I’ve been promoting the creation book set from my company, Energion Publications. The authors of this set of books all support the theory of evolution. In fact, the contribution made by these books, I think, is that they are talking about how we should live in light of a belief that the “how” of creation, at least with respect to life, is by means of biological evolution. (This could have been a post over on the Energion company site, but since it’s also so much about my own beliefs, I thought I’d post it here.)
Here’s a clip:
Herold Weiss is a biblical scholar and is talking about creation and creationism from the biblical and theological point of view. It was his book Creation in Scripture that got the book set started.
“For creationism I have no use.” I publish that. I’m also a known advocate of excluding creationism from the public school classroom. I’m a board member of Florida Citizens for Science. So we know where I stand on the issue. I’m a theistic evolutionist, though I don’t like that term.
So would I publish a creationist book?
Short answer: Yes.
Now for the longer answer.
I’m often asked this question by people who wonder just how far to the liberal side of the spectrum I’ll go in terms of publishing. In this case, considering how strongly I’m identified with one side of the issue, we have the opposite question.
The easy way to figure out the general answer to this question is to read the company’s short doctrinal statement. As you read that statement, remember several things:
- Energion Publications is not a church. Nobody is asked to sign or affirm this statement
- We judge manuscripts, not authors. I have been asked about things an author said on his web site and whether they “fit.” That’s not my concern.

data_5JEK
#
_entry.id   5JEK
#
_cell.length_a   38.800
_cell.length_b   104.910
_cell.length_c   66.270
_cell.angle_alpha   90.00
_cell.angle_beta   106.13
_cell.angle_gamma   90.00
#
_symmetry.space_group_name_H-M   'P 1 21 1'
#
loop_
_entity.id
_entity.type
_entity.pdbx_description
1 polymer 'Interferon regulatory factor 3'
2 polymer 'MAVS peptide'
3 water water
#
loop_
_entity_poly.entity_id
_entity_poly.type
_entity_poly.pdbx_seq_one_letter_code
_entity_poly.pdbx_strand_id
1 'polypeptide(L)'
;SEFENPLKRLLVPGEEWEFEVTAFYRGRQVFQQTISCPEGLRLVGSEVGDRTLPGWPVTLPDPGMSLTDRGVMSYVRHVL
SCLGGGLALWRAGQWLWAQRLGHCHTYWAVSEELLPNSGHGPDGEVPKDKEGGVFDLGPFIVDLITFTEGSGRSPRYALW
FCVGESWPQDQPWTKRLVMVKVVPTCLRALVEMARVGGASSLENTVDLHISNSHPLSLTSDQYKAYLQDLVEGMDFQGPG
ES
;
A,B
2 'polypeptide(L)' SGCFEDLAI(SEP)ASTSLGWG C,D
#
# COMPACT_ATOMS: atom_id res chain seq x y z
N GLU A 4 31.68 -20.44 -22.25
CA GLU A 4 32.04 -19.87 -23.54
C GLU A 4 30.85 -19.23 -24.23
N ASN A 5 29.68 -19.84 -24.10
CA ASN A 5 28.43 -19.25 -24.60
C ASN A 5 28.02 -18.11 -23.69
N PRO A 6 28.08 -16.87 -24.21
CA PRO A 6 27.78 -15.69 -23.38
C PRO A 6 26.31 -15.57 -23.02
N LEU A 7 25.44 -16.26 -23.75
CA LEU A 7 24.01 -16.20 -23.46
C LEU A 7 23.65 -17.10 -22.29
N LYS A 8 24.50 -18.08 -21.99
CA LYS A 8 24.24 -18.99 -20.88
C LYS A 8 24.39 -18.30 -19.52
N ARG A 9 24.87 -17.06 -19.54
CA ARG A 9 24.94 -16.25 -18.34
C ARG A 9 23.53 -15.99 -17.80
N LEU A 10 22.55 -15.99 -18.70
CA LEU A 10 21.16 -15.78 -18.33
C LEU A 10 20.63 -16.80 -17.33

- There are many issues of definition in even that short doctrinal statement. For example, amongst our authors we have quite a number of definitions of what the word “inspired” means with relation to scripture.
- It does provide a general guide to let us focus on an audience
Having said that, if a book falls within that statement, we’ll consider it. Does creationism fall within those parameters? Absolutely.
So the longer answer is again, yes. But remember that this openness to publish covers a large number of other issues as well.
Why are all our books on creation written by those who accept theistic evolution? Again, a simple answer. Those are the ones that were submitted and accepted.
Aha! A snag! What our hypothetical questioner would probably like to know is whether this manuscript, the one he or she has in hand, expending from days to decades, would be considered for publication and what its chances would be. Would the fact that I have a firm position on the issue prejudice me against that manuscript?
Without doubt my beliefs influence what I do. But one of my beliefs is that the best thing to do with theological disagreements is to discuss them, entering into genuine dialogue. I consider creationism to be a very live theological debate and one on which we should be having dialogue in the church. I think actual dialogue on this subject is rather rare, but I’m ready to promote it.